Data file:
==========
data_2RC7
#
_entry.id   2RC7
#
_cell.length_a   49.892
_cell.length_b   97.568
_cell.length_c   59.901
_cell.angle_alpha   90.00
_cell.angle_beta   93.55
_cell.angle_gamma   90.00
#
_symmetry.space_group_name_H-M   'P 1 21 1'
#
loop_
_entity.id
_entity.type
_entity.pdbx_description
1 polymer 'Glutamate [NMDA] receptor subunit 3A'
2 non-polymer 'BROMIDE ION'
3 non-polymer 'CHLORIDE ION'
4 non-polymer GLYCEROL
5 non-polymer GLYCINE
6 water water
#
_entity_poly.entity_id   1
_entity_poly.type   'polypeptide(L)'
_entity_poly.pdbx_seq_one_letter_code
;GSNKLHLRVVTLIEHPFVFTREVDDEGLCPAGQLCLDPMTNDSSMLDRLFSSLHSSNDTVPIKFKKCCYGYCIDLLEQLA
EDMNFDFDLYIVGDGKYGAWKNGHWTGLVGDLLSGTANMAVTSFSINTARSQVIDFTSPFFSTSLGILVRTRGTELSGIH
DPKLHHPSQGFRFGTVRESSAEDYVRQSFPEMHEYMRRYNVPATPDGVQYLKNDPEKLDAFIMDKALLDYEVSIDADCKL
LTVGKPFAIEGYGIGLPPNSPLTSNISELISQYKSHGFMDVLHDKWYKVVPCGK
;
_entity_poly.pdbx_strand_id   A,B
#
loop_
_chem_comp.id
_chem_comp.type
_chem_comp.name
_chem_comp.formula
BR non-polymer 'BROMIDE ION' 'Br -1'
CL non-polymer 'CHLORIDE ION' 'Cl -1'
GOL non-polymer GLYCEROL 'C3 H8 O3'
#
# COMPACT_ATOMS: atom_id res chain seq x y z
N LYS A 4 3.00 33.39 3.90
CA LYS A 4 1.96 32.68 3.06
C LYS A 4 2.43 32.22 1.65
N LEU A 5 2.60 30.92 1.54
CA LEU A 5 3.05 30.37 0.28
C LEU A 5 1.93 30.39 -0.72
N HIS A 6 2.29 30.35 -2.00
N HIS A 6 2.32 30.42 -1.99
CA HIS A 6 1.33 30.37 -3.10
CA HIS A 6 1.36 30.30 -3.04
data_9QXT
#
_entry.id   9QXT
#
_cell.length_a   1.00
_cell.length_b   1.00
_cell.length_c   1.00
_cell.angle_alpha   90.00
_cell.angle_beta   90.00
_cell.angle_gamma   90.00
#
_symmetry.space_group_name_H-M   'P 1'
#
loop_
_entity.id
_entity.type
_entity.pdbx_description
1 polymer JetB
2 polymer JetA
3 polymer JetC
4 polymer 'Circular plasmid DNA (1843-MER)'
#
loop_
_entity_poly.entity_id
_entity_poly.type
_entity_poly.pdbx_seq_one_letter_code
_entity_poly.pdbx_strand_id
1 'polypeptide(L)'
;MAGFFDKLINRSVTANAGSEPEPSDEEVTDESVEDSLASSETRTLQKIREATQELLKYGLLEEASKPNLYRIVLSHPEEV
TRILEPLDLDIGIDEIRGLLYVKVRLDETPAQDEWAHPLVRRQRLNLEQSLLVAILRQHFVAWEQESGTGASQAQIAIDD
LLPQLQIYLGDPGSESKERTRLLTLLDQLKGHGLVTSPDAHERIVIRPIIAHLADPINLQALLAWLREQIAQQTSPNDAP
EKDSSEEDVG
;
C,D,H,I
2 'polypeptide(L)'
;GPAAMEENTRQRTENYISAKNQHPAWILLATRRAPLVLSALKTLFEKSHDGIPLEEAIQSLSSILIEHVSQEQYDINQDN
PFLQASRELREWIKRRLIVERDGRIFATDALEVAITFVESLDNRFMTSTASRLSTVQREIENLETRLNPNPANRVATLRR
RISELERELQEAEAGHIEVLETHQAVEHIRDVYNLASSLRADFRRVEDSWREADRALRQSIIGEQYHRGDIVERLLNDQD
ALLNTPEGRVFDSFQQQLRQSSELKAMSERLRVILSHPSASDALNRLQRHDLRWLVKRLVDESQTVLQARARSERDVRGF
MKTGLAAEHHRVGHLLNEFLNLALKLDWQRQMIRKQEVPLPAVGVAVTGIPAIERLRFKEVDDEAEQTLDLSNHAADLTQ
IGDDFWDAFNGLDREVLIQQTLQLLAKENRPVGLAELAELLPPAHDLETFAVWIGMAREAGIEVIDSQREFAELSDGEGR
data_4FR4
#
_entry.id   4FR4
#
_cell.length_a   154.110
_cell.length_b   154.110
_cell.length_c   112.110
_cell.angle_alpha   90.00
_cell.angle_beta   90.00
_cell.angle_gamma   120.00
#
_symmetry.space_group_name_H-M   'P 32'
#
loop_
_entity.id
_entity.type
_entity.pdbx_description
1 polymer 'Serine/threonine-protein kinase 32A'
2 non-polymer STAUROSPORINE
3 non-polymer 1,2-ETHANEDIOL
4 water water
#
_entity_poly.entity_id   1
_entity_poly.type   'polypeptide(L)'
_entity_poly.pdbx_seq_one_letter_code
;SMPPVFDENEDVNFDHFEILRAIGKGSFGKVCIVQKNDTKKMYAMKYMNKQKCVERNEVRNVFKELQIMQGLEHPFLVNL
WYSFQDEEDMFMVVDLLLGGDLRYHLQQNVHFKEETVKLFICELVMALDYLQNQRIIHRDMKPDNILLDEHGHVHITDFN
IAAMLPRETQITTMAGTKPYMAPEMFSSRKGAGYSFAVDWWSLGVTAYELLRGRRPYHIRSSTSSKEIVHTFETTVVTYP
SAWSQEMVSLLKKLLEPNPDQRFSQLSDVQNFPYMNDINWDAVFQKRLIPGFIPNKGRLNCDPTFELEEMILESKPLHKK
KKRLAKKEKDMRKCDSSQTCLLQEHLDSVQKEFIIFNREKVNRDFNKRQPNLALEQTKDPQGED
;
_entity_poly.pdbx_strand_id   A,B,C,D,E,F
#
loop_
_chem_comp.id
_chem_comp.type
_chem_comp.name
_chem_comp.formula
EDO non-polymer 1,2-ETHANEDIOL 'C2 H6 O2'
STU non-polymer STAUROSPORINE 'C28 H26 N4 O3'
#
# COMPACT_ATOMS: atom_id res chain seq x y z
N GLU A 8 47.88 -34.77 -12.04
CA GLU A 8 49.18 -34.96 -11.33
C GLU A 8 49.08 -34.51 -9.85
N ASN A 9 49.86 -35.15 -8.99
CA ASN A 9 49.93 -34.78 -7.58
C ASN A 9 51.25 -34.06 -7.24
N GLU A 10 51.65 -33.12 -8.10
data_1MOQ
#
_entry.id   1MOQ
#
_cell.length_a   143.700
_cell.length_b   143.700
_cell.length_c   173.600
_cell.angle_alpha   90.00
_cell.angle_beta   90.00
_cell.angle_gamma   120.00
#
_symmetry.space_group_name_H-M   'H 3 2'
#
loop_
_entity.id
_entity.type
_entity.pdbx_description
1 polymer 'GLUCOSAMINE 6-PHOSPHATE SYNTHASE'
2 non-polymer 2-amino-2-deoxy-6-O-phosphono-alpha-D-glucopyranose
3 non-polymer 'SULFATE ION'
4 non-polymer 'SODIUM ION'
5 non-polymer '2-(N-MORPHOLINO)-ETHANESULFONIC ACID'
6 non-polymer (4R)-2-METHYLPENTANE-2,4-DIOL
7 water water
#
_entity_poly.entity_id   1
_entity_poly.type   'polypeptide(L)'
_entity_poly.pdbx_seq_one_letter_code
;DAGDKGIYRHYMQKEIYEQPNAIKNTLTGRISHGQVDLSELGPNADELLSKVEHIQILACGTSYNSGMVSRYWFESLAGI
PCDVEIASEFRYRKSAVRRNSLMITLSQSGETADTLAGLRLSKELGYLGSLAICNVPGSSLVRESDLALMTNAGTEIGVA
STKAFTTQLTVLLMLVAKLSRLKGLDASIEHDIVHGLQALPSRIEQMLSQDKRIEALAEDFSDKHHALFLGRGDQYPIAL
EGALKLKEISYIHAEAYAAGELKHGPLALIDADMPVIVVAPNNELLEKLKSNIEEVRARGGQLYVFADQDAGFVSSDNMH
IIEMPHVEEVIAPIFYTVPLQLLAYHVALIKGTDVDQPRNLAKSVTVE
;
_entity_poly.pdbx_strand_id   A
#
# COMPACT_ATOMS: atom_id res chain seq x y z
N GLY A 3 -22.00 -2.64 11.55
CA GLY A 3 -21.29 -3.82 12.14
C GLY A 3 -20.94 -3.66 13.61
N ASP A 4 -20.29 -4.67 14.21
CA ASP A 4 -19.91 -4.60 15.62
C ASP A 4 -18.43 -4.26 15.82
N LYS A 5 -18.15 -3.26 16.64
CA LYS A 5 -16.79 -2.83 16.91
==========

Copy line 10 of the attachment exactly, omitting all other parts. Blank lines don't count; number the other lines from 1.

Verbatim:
_cell.angle_gamma   90.00